Watch out for a rhino walking across Devon's national parks this summer

PUBLISHED: 15:35 27 June 2016 | UPDATED: 16:58 29 June 2016

If you see a rhino in the pub, it might be David Trevis

If you see a rhino in the pub, it might be David Trevis

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A teacher dressed as a rhino will walk across Devon with his daughter in August to raise money for conservation

Why did the rhino cross the road?Why did the rhino cross the road?

When teacher David Trevis steps out on a coast-to-coast trek across Devon this summer he will create quite a stir - as he intends to do all 130 miles while dressed as a rhinoceros.

David, 54, and his daughter Emma, 25, aim to set off from Wembury in the South Hams on 1 August and then follow the Two Moors Way across the county, finishing in Lynmouth.

They are raising money for the charity Save the Rhino and Marwell Wildlife to raise money for anti-poaching patrols for the Dambari Wildlife Trust in Zimbabwe.

The distinctive rhino outfit - which has been nicknamed Erica - has previously been worn by marathon runners and other fundraisers. The costume is quite light so David hopes he will be able to cope with the summer temperatures during the walk. He’s been practising wearing the rhino in Somerset, as an entertaining YouTube video shows.

David, who teaches English at Millfield School in Somerset, has been fascinated by rhinos since going on childhood birthday visit to London Zoo. A one-off trip to East Africa in the 1980s allowed him to see a rhinoceros in the wild and he shares his enthusiasm with his daughter, Emma, who is also a teacher.

Explaining why rhinos are so endangered David said: “The value of rhino horn has become more valuable in recent years than gold, diamonds or cocaine. This has led to large scale, organised poaching particularly in the African rhinos’ heartland of Southern Africa.”

All five species of rhino have been struggling to survive in the modern world; habitat loss and the poaching of rhino horn for its supposed medicinal qualities has reduced numbers to barely sustainable levels.

David said: “Despite a number of recent initiatives such as de-horning animals or even dyeing their horns pink, most conservation relies on the brave work of anti-poaching patrols working in the African bush.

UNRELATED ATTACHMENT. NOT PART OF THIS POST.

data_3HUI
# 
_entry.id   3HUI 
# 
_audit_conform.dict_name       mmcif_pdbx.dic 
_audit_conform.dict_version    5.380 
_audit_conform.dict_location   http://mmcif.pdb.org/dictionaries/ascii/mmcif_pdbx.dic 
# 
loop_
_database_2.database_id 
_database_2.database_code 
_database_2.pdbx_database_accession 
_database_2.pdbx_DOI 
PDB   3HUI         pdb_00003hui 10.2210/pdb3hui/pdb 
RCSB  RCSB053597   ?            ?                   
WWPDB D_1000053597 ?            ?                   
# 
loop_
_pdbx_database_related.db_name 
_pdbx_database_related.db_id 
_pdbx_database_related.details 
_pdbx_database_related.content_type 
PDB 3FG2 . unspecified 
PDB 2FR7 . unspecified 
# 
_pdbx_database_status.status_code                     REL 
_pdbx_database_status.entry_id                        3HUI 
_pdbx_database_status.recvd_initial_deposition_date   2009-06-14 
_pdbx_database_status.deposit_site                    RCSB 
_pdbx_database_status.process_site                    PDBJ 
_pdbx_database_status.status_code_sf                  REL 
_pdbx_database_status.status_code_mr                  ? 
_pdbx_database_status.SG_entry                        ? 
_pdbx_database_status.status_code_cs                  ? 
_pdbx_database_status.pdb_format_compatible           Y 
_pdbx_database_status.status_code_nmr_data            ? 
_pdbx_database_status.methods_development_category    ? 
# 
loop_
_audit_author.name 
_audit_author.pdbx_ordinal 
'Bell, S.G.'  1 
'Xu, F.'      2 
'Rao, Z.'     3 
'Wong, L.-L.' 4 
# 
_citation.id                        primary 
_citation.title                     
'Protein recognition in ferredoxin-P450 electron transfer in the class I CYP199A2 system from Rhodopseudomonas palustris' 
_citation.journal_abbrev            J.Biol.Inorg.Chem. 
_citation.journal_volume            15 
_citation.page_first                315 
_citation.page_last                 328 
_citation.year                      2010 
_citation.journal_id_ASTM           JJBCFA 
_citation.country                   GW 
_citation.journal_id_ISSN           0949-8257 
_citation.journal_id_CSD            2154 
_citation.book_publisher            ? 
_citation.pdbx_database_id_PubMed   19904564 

Unexpected rhino in bagging areaUnexpected rhino in bagging area

“Often faced by organised gangs with sophisticated technology and automatic weapons, it is important that those protecting the rhinos are as well-equipped as possible.”

David and Emma are working in conjunction not only with Save the Rhino but also Marwell Zoo who are committed to a rhino conservation programme in Zimbabwe, the Dambari Wildlife Trust.

Together they are using the walk as an opportunity, not only for fund-raising but for educating young people into the crisis facing rhinos across the world. A number of money-raising ventures have already taken place such as a sponsored walk up Snowdon, a Krispy Kreme sale and a talk by Annabel Claridge , the author of Rhino Farm.

You can support the fundraising effort by going to the Team Trev Just Giving page and making a donation.

David and Emma are supporting the conservation work of Marwell Wildlife ParkDavid and Emma are supporting the conservation work of Marwell Wildlife Park

David and Emma hope friends and supporters will join them and Erica, their rhino, on their hike across Dartmoor and Exmoor in August.

Monday 1 August: Wembury to Ivybridge

Tuesday 2 August: Ivybridge to Holne

Wednesday 3 August: Holne to Widdecombe

Thursday 4 August: Widdecombe to Drewsteignton

Friday 5 August: Drewsteignton to Morchard Bishop

Saturday 6 August: Morchard Bishop to Knowstone

Sunday 7 August: Knowstone to Withypool

Monday 8 August: Withypool to Simonsbath

Tuesday 9 August: Simonsbath to Lymington

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